New deep sea octopus species have been discovered lurking beneath the Pacific Ocean located off the coast of Costa Rica. Reports earlier this week indicate that scientists described a total of four new octopus species living and thriving in deep sea spring environments, where temperatures are relatively warmer compared with its surrounding waters.
The discovery happened in 2023 through a remotely operated vehicle (ROV) which was exploring seamounts or underwater mountains at that time, at a depth of nearly 2 miles from the surface of Costa Rica’s Pacific Coast. One of the new octopus species found involved countless mother forming into octopus balls to protect their unhatched eggs.
The breakthrough findings confirm existing evidence that deep sea environments are not lifeless wastelands since some marine animals (bizarre as they may seem) can still live in these areas deprived of sunlight. Over the past decade, scientists have discovered multiple living organisms thriving near or at the bottom of the world’s deep oceans.
New Octopus Species
The new octopus species were discovered by researchers from the Schmidt Ocean Institute, a non-profit research organization based in the United States. The ROV mentioned earlier came from the organization’s research vessel Falkor during expeditions conducted back in June 2023 and December 2023.
In a footage uploaded on YouTube on Wednesday, January 17, a 1-minute clip from the apparent ROV shows that one of the deep sea octopuses was curling into a ball and it has been reported that octopus eggs in these environments may not survive, which make octopus mothers to be their full-time protectors.
Also Read: New Octopus Species’ Mating Ritual Shattering Social Norms
Deep Sea Springs
The site of the discovery includes two low-temperature hydrothermal springs, two octopus nurseries, and a skate nursery. Prior to the discovery, researchers in 2013 found the deep sea spring, which was the first of its kind, especially since its water temperature stand at approximately 50 degrees and is significantly warmer than its surrounding near-freezing water.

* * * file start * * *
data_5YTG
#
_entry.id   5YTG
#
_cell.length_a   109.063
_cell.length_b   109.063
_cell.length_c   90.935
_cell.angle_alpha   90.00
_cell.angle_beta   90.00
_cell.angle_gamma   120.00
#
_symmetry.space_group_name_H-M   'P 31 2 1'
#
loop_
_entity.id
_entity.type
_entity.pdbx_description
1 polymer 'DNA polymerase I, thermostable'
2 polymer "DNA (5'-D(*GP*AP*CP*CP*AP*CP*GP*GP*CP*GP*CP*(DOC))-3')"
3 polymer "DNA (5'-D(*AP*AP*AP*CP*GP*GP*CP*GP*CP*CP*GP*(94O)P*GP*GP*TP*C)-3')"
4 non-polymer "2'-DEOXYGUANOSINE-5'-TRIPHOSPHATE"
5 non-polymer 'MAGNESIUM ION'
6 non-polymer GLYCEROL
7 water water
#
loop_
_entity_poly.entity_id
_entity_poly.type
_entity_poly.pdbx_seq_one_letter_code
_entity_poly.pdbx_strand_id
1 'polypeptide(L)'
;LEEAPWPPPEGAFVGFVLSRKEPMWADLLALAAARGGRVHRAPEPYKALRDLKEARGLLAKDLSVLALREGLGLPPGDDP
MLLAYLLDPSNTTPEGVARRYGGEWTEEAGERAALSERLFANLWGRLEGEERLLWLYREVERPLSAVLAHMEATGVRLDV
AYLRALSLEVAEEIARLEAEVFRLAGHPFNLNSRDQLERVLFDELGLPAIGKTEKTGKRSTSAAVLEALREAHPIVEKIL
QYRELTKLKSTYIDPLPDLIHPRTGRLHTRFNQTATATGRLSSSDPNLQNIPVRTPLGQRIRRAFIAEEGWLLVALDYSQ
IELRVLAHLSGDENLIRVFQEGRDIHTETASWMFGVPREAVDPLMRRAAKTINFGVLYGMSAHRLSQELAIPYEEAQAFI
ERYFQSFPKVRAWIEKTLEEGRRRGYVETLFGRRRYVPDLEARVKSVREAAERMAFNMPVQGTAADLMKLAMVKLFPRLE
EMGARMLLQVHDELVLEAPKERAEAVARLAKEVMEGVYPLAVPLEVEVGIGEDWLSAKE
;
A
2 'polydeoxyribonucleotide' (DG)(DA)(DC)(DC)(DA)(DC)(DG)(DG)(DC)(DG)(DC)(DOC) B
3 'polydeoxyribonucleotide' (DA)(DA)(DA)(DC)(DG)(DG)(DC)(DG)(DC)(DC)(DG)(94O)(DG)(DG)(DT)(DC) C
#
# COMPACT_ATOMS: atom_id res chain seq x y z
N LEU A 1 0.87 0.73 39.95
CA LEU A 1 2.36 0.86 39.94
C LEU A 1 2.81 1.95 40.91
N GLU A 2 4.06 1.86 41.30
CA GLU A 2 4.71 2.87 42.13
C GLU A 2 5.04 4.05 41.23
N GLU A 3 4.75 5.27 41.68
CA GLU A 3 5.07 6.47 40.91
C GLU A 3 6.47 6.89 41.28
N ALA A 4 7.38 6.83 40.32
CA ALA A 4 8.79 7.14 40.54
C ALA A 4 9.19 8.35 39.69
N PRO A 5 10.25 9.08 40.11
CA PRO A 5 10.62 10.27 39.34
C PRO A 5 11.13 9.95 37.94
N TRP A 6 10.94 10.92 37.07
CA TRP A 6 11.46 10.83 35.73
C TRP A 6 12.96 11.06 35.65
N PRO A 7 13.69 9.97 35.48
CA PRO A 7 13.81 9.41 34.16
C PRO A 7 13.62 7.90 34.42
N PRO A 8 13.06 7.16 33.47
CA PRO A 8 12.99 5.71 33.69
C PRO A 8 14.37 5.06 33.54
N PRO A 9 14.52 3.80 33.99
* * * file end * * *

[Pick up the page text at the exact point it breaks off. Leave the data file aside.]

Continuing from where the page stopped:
The octopus nursery’s location in the unique environmental and hydrothermal springs brought interest to the Schmidt Ocean Institute’s research team. The discovery of the deep sea springs shed light on conducive conditions, including the right amount of temperature and oxygen level, for life to survive.
Unlike non-heated, superheated hydrothermal vents, underwater springs like those in Costa Rica’s Pacific coast are considered as one-of-a-kind by the Schmidt Ocean Institute researchers. For now, it is unclear if other similar environments are hosting deep sea octopuses found across Earth’s oceans. Still, scientists have not ruled them out yet.
In May 2023, an international team of scientists discovered a never-before-seen hydrothermal vents teeming with life along the Mid-Atlantic Ridge, the Smithsonian Magazine reported. The gaps in the seafloor are rich in mineral water but are extremely hot, as reportedly confirmed by the National Oceanic and Atmospheric Administration (NOAA).
Related Article: Octopus Nursery Discovered 2 Miles Below Surface Might Also be Home of Potential New Species – Costa Rica
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